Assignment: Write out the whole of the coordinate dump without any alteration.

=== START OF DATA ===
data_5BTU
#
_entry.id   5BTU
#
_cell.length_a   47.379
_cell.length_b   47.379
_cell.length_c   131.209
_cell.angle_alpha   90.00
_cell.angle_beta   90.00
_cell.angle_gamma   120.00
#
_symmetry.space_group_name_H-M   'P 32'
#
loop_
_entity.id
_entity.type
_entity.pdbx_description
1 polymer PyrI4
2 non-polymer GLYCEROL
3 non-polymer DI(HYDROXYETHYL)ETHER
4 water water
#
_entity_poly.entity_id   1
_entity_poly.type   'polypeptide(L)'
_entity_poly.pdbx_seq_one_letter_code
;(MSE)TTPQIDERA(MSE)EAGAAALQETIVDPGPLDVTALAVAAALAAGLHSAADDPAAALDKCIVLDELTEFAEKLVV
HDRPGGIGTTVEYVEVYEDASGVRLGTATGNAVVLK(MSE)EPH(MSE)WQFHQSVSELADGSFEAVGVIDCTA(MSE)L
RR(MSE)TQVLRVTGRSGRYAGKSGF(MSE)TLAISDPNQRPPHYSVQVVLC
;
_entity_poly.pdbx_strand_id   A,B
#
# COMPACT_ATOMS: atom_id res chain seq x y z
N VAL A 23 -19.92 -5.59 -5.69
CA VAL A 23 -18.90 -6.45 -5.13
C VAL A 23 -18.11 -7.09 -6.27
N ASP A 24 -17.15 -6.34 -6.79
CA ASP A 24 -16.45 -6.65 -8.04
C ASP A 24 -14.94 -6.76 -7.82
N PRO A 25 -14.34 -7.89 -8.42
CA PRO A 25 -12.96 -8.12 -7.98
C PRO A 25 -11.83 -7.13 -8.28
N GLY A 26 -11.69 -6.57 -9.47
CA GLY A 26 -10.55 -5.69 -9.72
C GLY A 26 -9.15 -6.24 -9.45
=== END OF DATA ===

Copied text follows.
data_5BTU
#
_entry.id   5BTU
#
_cell.length_a   47.379
_cell.length_b   47.379
_cell.length_c   131.209
_cell.angle_alpha   90.00
_cell.angle_beta   90.00
_cell.angle_gamma   120.00
#
_symmetry.space_group_name_H-M   'P 32'
#
loop_
_entity.id
_entity.type
_entity.pdbx_description
1 polymer PyrI4
2 non-polymer GLYCEROL
3 non-polymer DI(HYDROXYETHYL)ETHER
4 water water
#
_entity_poly.entity_id   1
_entity_poly.type   'polypeptide(L)'
_entity_poly.pdbx_seq_one_letter_code
;(MSE)TTPQIDERA(MSE)EAGAAALQETIVDPGPLDVTALAVAAALAAGLHSAADDPAAALDKCIVLDELTEFAEKLVV
HDRPGGIGTTVEYVEVYEDASGVRLGTATGNAVVLK(MSE)EPH(MSE)WQFHQSVSELADGSFEAVGVIDCTA(MSE)L
RR(MSE)TQVLRVTGRSGRYAGKSGF(MSE)TLAISDPNQRPPHYSVQVVLC
;
_entity_poly.pdbx_strand_id   A,B
#
# COMPACT_ATOMS: atom_id res chain seq x y z
N VAL A 23 -19.92 -5.59 -5.69
CA VAL A 23 -18.90 -6.45 -5.13
C VAL A 23 -18.11 -7.09 -6.27
N ASP A 24 -17.15 -6.34 -6.79
CA ASP A 24 -16.45 -6.65 -8.04
C ASP A 24 -14.94 -6.76 -7.82
N PRO A 25 -14.34 -7.89 -8.42
CA PRO A 25 -12.96 -8.12 -7.98
C PRO A 25 -11.83 -7.13 -8.28
N GLY A 26 -11.69 -6.57 -9.47
CA GLY A 26 -10.55 -5.69 -9.72
C GLY A 26 -9.15 -6.24 -9.45